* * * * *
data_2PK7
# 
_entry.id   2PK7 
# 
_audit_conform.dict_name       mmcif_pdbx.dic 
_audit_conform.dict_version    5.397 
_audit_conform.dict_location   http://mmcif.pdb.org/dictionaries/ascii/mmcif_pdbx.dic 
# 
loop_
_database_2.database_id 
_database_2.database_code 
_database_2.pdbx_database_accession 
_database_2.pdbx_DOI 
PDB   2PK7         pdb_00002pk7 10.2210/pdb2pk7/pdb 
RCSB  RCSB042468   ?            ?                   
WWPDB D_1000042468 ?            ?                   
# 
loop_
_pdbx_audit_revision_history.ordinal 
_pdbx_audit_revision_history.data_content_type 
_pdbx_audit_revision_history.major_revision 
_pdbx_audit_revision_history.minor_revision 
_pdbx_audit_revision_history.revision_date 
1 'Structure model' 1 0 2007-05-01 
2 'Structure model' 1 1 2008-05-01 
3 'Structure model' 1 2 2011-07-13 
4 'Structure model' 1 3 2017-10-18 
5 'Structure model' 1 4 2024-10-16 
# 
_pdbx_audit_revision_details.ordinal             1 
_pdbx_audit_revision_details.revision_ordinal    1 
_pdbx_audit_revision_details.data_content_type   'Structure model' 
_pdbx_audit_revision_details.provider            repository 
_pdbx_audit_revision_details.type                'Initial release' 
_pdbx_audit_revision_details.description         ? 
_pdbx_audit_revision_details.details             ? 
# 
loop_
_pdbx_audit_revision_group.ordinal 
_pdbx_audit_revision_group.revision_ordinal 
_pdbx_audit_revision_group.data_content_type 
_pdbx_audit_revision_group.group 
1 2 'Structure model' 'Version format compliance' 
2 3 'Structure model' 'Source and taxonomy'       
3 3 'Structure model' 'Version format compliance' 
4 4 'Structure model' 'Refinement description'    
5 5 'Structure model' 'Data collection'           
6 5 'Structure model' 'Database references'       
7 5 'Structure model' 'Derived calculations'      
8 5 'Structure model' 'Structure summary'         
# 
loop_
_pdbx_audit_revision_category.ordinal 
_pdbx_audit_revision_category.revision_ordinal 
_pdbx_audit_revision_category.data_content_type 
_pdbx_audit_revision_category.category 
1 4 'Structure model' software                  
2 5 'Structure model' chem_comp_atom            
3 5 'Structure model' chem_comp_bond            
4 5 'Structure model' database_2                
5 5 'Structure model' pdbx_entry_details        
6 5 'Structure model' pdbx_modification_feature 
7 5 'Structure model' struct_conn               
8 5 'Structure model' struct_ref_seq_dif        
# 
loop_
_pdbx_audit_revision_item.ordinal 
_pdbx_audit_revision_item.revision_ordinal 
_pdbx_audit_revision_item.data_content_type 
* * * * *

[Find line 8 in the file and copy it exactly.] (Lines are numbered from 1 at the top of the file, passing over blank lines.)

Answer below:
# 